Archives for discrimination
Yesterday, a speech I made about fighting discrimination and prejudice against people with mental illnesses through changing the way we use language made the evening news and that's why I'm back. I've missed you and for months I've felt guilty about not being here. I've even avoided PsychCentral.com. Here's why: In April, my darling dog Riley died after a four month fight with kidney cancer. He never suffered, but he was only nine years old and he was my best boy, my muse. I adored this little fellow and I still miss him terribly. I stopped writing. One month ago, after months of excruciating pain, my husband Marty had a total hip replacement. He's recovering beautifully, but it's kept me really busy. There have been other illnesses in my family that have demanded a great deal of my time. I wasn't thinking about mental health issues and my mental illness. I didn't have time.
I felt I had lost my voice, that I nothing more to say...I know these are not excuses to abandon you and my blog, but I was really beginning to think I had nothing more to offer in this forum.
Today, I'm still pretty tired. Feeling "written out." Exhausted. Overwhelmed by my commitment to blog for 31 days straight. I have another 17 days to go. (Eeeeeek!) For some reason I cannot manage to get a few posts written and "in the can" so I can rest a bit. And breathe. But this might be that post.
Ideas are still flooding into my headFor example, I had considered posting about the heinous bullying of Karen Klein, the 68-year-old school bus monitor by four teenage boys in Greece, N.Y. That repulsive story has already received too much air time and was well-handled here by Psych Central Founder and Editor-in-Chief John M. Grohol, PhD on June 21st in a World of Psychology post. I have some other perspectives on this incident that feed into my discussion earlier this month about discrimination and prejudice. Right now, however, I simply do not have the energy to explore them, so I'm going to recharge before I do.
Something else is really bothering me...So, I'm going muse about that. It's more than just bothering me, I'm worried. Seriously. Perhaps it's a social ill. Or just a social trend. I don't know. I don't even know if it's fair to call it "social." I think it's anti-social. You tell me. We live in an increasingly quiet household. Besides our dogs who live to alert us to at any activity they see outside, our phones almost never ring. I've disconnected one of our two landlines because they are becoming obsolete. Most people prefer email or texting, besides my mother and my youngest step-daughter who do call us and we love to hear their voices. Several years ago, I posted about this in my earlier incarnation of Coming Out Crazy. In that July 3rd, 2009 post, I asked "Is Texting versus Talking destroying the human dialogue?"
The most wondrous thing about my dogs is their innate "cuddle-ability." Riley and Lucy love nothing more than to be held and petted. They beg for it. And who can resist a face like Riley's?
My dogs have "cuddle-ability"...This is a Dandie Dinmont Terrier trait. They so love to cuddle that at all our Dandie Dinmont Terrier Club of Canada public events we have a special "Cuddling Parlour" where anyone can sit down and "cuddle a Dandie."
What is so magical about cuddling a dog?It's no secret that petting any dog or cat, for that matter, creates a magnificent neuroscientific reaction in the person doing the cuddling and petting. A bonding hormone is produced called Oxytocin, the same hormone nursing mothers produce when they are breast feeding their children. It's also called the hormone of love.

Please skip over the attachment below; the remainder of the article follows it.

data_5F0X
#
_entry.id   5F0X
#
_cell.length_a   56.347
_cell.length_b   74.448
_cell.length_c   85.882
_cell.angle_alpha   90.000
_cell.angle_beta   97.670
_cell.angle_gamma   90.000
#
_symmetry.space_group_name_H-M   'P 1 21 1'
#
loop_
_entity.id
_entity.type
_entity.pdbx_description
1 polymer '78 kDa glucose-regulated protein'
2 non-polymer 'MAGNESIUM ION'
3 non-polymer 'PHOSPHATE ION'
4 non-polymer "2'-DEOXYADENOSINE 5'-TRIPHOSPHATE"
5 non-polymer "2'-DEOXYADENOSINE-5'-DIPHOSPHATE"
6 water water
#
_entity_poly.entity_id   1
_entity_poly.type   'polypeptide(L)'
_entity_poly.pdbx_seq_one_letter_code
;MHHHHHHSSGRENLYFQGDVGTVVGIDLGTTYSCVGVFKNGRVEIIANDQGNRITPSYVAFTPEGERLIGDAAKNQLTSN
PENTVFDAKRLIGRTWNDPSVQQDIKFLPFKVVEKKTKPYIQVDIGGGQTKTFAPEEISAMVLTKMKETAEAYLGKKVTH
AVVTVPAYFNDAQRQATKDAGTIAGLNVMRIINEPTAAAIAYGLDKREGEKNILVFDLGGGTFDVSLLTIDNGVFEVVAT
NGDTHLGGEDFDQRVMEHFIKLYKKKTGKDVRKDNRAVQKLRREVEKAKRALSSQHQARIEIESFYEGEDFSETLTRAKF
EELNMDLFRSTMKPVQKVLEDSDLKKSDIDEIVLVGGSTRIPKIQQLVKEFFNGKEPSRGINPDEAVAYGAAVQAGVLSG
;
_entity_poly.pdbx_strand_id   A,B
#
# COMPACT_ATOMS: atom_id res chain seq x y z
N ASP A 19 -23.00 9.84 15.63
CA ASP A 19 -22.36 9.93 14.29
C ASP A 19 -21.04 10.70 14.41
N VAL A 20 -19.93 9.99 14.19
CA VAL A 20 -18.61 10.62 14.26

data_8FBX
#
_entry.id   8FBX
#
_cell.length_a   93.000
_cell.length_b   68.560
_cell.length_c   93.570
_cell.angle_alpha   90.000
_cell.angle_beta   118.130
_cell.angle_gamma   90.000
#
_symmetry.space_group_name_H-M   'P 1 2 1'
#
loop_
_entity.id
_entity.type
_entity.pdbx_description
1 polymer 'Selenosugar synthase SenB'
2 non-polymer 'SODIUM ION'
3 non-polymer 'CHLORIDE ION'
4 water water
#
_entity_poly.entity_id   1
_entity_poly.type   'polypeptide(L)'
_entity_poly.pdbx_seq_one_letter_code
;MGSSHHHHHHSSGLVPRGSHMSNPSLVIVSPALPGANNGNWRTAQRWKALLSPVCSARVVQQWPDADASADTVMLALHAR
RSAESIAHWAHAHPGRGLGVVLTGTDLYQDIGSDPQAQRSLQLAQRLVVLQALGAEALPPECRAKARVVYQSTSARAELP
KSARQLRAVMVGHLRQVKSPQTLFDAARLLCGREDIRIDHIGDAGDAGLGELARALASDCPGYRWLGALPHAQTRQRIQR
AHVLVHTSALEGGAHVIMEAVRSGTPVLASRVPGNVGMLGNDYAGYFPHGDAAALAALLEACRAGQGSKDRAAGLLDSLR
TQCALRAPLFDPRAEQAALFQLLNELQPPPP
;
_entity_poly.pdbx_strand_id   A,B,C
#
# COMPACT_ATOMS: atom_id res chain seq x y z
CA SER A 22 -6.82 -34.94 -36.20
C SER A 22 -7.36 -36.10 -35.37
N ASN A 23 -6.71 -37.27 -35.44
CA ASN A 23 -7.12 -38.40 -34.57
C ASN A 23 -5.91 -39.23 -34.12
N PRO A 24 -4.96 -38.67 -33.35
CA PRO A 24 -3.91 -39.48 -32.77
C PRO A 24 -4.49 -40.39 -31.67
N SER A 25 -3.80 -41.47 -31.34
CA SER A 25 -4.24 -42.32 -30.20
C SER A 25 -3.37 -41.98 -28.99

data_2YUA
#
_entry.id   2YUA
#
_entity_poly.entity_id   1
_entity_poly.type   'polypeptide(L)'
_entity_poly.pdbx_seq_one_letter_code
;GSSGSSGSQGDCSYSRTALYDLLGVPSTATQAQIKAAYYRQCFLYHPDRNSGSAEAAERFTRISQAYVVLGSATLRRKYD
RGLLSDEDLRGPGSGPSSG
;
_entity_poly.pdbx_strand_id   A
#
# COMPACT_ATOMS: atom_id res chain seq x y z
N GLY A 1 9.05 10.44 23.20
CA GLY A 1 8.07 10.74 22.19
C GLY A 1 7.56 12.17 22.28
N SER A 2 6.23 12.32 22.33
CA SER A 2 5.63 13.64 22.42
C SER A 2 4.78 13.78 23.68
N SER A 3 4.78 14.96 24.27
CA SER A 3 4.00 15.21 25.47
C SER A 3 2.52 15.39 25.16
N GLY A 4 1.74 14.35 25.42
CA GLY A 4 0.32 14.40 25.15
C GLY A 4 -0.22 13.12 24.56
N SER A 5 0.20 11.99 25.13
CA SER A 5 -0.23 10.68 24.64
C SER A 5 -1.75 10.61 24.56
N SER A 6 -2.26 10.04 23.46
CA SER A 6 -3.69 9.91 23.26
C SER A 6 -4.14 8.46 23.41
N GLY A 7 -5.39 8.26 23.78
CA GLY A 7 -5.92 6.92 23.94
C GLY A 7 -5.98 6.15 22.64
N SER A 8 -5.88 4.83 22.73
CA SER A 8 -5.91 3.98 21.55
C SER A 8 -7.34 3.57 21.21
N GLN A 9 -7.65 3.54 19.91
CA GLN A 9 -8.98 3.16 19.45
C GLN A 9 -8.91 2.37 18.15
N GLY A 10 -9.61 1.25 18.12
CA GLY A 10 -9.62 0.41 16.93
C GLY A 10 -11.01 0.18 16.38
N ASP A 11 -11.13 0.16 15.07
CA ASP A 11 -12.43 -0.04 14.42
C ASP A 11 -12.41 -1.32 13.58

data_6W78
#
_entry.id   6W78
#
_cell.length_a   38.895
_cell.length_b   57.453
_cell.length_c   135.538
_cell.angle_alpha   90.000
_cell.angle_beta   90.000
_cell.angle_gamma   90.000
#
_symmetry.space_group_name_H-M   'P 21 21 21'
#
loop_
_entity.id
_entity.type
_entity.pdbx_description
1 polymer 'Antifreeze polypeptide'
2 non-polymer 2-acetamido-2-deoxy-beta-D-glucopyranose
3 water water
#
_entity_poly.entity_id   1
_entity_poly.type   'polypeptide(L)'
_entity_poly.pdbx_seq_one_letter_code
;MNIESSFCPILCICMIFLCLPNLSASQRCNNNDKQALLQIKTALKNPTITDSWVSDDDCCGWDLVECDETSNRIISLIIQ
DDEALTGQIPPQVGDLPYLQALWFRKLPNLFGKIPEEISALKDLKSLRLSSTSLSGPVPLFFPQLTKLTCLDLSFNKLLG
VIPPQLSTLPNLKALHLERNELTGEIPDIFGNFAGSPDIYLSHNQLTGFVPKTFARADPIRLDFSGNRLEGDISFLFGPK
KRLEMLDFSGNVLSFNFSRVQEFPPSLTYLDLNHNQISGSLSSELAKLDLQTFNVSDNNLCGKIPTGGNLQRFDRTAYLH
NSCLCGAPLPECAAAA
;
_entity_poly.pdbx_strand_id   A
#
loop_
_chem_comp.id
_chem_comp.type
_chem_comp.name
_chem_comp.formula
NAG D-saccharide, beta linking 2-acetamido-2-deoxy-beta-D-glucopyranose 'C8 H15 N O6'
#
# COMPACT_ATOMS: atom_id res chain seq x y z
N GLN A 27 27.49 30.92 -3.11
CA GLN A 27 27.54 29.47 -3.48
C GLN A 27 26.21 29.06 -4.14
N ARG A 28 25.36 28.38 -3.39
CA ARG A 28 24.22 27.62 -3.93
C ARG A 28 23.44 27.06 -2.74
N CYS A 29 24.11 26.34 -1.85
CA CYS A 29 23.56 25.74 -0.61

Okay. I decided to do this blogathon on an impulse. No posts were in the bank, so they're going up late in the day. For this, I apologize. Today, from the crack of dawn, I was out of the house and tramping around town in the heat. No fun. I had an appointment with my psychologist and our next is in one month. We're winding down... Then back uptown we had another appointment with our financial advisor. Never fun and games either. In between, a quick trip to the pharmacy to have a prescription filled. Walks with the dogs. The stuff of daily life that helps to keep us running. I was thinking about you... Still, all along, you were in the back of my mind. I knew I would have to get my new installment in fast. And late. Really late. It's going to be short, too. Here's what I have to report. It's about The 10th Mirror. "The Mirror of Consciousness" or the inner mirror. It's about body-image. The power of the inner gaze.
Language and mental health/psychiatric illnesses/conditions/diagnoses/challenges/differences ~ labels ~ are hot button, triggering issues for me. They drive me crazy and feed into our collective consciousness, our prejudices and discrimination. Our negative stereotypes. Our sick public discourse. Language is political and words matter... It's time to stop and think about the words we use. To heal that discourse. I'm hypersensitive to language. So, first, let us consider the seemingly innocuous little article "the"... It sounds innocent enough, but not always. I cringe at the term, "the mentally ill." Who are the mentally ill? What exactly does that mean? Who are "the mentally ill?" Are they one group of people or many different, unique individuals? What do "the" mentally ill look like? What are their mental illnesses? Do they have productive jobs and careers? Do they have families and friends? What exactly are we saying when we talk about "the mentally ill?" And how about "the homeless"? I really get upset when I hear or read that one. The article "the" when describing a group of people instantly labels them and no one wants to be labeled... Linguistically, the word "the" used that way is an insidious device to take away our individuality, our uniquenesses.